Plan 'transformed' end of life care
The controversial method of withholding food and drink from terminally ill patients so they die more quickly has "transformed" end of life care, according to an article in a leading medical journal.
The Liverpool care pathway, which recommends that in some circumstances doctors withdraw treatment, food and water from sedated patients in their final days, means that they can have a "peaceful, pain-free, dignified death" at home, said Glasgow-based general practitioner Dr Des Spence.
The method has come under close scrutiny recently. Reports suggest that doctors are establishing "death lists" of patients to put on the pathway. Articles also claim that hospitals may be employing the method to cut costs and save on bed spaces.
But Dr Spence said the pathway can offer a "good death" when used properly.
He states that 25 years ago doctors received no training in end of life care, adding: "In hospitals far from their loved ones, patients were left screaming in pain in the dark, and behind unmarked curtains were undignified and peace-less deaths."
Writing in the British Medical Journal (BMJ), Dr Spence continued: "But in recent years care has improved. The Liverpool care pathway and committed district nursing teams are transforming care. We talk about death in an open way and decide where patients die.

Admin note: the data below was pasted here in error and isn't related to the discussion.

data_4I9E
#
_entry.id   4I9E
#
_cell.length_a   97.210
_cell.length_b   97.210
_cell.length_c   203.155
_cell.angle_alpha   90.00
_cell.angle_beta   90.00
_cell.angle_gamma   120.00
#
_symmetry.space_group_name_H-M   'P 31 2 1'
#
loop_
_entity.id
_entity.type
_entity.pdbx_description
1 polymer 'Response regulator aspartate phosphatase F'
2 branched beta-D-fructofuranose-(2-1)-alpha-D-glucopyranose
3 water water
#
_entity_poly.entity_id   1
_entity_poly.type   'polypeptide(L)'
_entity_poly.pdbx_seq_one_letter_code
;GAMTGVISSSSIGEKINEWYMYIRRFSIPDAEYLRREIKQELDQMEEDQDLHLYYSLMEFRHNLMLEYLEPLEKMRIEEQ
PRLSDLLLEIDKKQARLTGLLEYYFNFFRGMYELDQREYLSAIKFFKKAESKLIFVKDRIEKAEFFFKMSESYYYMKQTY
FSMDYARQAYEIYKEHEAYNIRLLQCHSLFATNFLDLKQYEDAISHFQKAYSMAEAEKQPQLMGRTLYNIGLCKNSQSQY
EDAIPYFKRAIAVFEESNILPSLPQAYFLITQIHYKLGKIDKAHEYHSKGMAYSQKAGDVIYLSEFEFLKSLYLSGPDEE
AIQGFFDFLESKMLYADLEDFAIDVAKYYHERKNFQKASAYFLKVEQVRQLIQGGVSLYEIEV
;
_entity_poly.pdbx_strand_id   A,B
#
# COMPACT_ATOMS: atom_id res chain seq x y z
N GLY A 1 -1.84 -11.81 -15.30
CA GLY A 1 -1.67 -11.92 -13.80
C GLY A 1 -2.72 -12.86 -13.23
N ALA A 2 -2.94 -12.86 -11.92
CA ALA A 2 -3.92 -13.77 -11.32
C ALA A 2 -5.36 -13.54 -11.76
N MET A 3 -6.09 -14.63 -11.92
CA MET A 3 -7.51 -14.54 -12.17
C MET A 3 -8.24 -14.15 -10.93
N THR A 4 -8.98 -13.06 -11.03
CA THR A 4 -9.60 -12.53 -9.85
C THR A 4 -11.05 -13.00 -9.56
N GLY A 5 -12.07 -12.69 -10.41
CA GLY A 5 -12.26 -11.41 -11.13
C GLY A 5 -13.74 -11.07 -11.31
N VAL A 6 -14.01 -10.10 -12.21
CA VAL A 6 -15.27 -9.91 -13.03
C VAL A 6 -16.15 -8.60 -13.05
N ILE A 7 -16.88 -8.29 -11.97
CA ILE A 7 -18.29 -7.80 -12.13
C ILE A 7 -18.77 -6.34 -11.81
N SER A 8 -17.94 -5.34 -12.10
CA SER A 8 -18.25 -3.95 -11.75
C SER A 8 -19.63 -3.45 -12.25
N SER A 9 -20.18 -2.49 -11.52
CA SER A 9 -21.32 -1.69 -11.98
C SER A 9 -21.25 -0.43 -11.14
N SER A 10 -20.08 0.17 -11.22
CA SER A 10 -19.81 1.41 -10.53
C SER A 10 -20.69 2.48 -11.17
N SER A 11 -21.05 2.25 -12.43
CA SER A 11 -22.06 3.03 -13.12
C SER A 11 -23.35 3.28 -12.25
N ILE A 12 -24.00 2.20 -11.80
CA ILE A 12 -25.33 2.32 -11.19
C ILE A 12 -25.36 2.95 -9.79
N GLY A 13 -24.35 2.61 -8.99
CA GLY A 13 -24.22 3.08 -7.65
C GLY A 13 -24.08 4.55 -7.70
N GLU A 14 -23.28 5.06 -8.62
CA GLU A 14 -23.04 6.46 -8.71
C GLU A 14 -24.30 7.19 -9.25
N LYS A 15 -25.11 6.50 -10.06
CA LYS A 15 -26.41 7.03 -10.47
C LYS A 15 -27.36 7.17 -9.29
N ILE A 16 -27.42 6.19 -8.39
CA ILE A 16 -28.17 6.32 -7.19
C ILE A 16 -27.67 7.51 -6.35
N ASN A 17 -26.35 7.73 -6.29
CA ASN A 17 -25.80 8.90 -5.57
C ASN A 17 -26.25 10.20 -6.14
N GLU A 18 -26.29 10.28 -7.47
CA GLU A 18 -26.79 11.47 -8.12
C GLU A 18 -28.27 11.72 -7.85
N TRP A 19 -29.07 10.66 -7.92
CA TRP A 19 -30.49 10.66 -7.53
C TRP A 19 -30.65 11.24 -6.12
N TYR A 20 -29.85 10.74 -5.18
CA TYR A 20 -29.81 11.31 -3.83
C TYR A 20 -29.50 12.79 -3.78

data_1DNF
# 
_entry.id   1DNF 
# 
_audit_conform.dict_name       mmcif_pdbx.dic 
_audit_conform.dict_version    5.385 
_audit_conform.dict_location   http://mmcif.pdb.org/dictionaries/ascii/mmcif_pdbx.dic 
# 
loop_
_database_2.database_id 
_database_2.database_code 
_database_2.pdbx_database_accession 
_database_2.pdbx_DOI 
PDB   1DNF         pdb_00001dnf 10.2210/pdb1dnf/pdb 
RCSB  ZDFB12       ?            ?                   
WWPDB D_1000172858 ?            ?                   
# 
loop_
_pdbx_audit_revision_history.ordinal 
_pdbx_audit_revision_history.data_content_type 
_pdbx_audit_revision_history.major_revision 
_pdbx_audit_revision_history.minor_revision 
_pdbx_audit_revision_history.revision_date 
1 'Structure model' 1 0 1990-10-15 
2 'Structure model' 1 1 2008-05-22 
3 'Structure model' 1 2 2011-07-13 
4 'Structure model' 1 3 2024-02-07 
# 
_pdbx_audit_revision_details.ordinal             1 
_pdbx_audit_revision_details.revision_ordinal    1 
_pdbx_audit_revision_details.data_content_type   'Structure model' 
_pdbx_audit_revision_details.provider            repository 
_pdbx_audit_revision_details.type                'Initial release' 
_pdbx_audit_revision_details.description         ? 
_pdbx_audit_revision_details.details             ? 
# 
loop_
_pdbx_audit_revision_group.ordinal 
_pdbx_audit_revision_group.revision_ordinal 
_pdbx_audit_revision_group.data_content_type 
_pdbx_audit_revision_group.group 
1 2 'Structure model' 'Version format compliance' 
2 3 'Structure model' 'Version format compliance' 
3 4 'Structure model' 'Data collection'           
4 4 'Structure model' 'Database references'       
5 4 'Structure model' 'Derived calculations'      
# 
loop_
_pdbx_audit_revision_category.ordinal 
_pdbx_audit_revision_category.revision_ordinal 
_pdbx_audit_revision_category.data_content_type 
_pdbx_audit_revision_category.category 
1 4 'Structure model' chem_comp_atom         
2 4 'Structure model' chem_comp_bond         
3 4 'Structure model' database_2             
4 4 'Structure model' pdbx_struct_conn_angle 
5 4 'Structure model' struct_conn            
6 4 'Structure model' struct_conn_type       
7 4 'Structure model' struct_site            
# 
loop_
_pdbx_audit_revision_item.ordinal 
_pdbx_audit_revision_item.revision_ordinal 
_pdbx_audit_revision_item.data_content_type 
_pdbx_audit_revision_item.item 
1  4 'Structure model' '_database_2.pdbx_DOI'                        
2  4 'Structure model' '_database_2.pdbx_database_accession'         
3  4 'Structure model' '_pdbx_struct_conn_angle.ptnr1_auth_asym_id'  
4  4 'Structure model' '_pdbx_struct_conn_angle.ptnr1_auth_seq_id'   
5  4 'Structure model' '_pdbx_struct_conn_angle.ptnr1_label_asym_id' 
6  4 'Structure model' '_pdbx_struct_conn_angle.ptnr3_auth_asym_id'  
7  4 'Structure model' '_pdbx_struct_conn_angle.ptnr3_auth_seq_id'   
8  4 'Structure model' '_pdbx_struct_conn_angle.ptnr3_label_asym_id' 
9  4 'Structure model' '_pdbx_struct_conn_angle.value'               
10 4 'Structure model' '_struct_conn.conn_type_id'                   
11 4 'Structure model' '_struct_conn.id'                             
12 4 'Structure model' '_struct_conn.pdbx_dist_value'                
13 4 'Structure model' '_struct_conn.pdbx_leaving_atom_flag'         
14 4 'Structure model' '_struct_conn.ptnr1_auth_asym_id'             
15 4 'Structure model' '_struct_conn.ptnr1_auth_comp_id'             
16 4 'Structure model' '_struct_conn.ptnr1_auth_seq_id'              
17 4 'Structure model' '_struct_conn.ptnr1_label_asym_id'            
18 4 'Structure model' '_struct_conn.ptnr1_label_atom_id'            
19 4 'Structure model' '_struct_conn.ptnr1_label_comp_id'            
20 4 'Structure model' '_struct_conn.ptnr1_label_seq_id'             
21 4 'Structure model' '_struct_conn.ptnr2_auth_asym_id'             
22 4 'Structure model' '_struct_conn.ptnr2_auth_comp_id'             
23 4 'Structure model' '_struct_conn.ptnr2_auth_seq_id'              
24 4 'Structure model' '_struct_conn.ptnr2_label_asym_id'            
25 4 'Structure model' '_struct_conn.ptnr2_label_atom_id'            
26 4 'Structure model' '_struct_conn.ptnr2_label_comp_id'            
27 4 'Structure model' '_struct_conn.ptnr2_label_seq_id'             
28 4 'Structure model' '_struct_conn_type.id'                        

"Used properly with senior supervision, the pathway offers structure to a peaceful, pain-free, dignified death at home - a good death.
"The 'death lists' exist to tackle a taboo: they facilitate discussion about death with patients and families. But the newspapers are right: this pathway must be used with full explanation and the consent of all involved. If it has not been used in this way, then a review is welcome if only to reassure the public.
"Lastly, the media should reflect on this: there were no good old days in end of life care, and so we need the Liverpool care pathway."
Conservative peer Baroness Knight, who campaigns on care issues, called for an independent inquiry into the pathway. She told BBC Breakfast: "What I think has happened is that a good idea at the beginning has now translated into some very, very heartbroken people who have seen their relative die when actually they could have saved them."